Then one day I decided to go to the Black Maria Film Festival at the Virginia Museum of Fine Arts. There a met Michael Jones and James Parrish of the Richmond Moving Image Co-op (later to become the James River Film Society). I didn't know it at the time, but meeting those two men would in turn change my life for the better. I later became a volunteer with their annual film festival, the James River Film Festival, and Parrish's program, Flicker. Although still struggling with employment, I found a community that I felt at home with. These two men encouraged me to graduate into the moving image for artistic expression.
"Behind The Vines," 1994. Filtered infrared 35mm.
From Emotional Juxtaposition, I decided to continue in Super 8 and bought an old Bell and Howell Director Series camera from 1971 off of eBay. The thing was old but was in great shape, no lens fungus. I went on to make my second film, Roadside Memorial. Again I used my emulsion manipulation technique. I debuted it once again at Flicker in the Fall of 2004, this time at Plant Zero.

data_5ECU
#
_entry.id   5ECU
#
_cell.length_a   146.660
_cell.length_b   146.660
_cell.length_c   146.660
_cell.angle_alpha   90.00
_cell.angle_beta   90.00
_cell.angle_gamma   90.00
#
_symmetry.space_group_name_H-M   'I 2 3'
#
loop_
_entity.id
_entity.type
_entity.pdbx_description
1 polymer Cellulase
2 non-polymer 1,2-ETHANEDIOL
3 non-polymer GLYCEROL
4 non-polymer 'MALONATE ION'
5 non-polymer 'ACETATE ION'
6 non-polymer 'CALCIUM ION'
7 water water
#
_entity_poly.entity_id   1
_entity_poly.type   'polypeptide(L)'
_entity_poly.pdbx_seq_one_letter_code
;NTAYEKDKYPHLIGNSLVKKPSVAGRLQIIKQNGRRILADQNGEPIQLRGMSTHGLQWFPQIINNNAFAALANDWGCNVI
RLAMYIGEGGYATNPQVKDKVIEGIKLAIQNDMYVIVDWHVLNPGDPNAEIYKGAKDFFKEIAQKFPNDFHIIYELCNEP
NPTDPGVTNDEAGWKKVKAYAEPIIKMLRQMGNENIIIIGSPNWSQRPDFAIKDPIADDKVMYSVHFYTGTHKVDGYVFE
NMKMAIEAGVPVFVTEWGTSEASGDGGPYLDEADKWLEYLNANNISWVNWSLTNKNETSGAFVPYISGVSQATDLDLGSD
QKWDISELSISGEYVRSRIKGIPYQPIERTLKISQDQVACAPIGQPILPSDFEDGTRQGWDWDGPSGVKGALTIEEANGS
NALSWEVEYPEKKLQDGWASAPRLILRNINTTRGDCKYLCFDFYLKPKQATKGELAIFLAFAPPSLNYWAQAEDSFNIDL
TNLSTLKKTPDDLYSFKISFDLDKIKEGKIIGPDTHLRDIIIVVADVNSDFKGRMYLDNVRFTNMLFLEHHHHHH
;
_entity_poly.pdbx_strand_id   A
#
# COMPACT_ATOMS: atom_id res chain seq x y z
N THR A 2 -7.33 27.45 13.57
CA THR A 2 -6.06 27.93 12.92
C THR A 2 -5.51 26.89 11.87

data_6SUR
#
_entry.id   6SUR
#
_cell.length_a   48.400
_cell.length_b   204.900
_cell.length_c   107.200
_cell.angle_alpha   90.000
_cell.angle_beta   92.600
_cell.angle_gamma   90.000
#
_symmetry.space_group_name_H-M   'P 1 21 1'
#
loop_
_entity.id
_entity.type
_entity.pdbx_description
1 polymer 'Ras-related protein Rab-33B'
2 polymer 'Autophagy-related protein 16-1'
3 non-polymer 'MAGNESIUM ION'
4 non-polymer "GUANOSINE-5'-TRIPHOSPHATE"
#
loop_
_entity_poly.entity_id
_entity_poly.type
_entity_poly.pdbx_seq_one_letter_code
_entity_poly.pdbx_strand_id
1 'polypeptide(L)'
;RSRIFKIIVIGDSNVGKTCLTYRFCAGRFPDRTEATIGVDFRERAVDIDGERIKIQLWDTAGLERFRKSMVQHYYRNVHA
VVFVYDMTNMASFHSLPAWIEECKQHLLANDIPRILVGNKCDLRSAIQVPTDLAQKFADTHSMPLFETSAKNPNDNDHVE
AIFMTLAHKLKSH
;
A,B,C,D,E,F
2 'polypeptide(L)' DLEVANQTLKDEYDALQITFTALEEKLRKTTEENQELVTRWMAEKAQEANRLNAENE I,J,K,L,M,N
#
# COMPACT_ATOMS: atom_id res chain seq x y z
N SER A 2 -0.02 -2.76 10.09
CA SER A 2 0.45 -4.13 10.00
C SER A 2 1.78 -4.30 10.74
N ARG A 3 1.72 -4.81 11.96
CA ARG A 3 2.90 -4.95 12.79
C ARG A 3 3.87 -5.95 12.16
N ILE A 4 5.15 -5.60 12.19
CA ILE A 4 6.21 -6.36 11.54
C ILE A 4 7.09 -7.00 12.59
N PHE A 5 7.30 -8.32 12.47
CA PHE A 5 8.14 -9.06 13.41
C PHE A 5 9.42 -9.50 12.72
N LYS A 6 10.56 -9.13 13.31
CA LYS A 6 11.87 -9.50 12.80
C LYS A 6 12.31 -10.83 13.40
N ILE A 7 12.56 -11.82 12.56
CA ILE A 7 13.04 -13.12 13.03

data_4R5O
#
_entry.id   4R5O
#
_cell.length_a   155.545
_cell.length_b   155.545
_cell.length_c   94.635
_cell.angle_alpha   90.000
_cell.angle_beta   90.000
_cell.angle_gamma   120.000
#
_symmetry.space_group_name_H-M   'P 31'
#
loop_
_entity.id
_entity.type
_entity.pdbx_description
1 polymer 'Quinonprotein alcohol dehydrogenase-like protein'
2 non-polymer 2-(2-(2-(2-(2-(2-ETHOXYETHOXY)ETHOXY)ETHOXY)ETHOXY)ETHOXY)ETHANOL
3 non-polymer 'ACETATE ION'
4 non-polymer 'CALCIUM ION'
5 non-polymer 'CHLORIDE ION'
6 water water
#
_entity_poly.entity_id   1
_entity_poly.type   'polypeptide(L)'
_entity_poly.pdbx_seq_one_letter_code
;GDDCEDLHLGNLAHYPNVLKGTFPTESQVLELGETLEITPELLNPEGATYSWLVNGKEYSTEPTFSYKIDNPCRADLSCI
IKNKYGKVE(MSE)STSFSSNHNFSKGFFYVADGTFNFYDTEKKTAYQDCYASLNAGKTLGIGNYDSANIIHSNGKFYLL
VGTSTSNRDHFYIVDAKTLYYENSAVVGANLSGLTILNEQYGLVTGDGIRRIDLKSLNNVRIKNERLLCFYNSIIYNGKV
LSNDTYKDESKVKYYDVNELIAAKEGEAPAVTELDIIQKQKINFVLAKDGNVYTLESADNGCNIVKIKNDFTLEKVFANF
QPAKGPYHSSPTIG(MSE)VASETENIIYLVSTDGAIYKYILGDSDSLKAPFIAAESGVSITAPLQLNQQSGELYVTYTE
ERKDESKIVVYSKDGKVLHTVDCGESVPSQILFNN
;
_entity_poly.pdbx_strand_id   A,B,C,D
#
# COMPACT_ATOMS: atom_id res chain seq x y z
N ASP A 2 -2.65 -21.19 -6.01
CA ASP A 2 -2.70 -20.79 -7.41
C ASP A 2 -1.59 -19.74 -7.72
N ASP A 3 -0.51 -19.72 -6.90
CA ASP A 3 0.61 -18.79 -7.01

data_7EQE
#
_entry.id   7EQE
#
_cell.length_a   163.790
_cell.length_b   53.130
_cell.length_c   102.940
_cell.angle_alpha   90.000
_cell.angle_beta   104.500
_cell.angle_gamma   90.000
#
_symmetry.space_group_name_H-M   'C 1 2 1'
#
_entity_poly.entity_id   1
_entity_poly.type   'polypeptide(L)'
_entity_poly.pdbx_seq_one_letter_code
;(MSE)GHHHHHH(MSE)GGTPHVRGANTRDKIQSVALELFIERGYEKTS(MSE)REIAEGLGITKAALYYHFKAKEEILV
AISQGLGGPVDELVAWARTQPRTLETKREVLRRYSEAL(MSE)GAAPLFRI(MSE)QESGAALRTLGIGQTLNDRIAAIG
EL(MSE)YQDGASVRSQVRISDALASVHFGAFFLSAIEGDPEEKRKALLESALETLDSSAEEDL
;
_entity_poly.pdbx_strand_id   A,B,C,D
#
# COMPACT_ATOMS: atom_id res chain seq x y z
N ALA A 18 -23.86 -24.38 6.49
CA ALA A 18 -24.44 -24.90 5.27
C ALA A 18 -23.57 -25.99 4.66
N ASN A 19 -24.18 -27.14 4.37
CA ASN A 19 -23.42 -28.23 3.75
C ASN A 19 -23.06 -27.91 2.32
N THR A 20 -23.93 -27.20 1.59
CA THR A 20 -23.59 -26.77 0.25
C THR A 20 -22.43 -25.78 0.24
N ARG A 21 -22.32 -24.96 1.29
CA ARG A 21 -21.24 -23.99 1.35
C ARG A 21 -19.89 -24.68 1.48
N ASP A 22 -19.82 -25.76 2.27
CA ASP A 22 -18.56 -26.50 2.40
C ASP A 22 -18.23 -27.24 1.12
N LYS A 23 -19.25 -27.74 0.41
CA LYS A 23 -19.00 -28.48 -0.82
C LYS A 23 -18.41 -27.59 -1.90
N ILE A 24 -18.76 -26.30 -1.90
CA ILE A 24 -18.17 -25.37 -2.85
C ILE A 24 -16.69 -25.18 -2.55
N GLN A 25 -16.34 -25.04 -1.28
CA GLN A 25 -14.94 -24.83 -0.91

In 2005, two things happened. I came to realize my time in the printing business was over. I drifted once again from job to job until I could find something that would not dominate my life and open up free time for additional filmmaking. Through my many years in the printing business, I had developed a nervous tick. I glanced at my watch pretty consistently. This came from my obsession with seeing how much I could get done in a certain amount of time. I started writing a treatment for an experimental film about a woman obsessed with the passage of time to the point of mental illness. This would eventually become the second film in a trilogy called, Open Space--the first film I shot on all Super 8 as a rough idea, or a thumbnail sketch of what I wanted the Open Space Trilogy to become. That film would later debut at Flicker in 2006. I brought on a music composer to do the score. The score became a prime element in the first film. I knew that I had to move to digital video in order to truly capture the science fiction element in the Open Space Trilogy. What was done as hand applied special effects in the first Open Space film would be done in CGI in the second.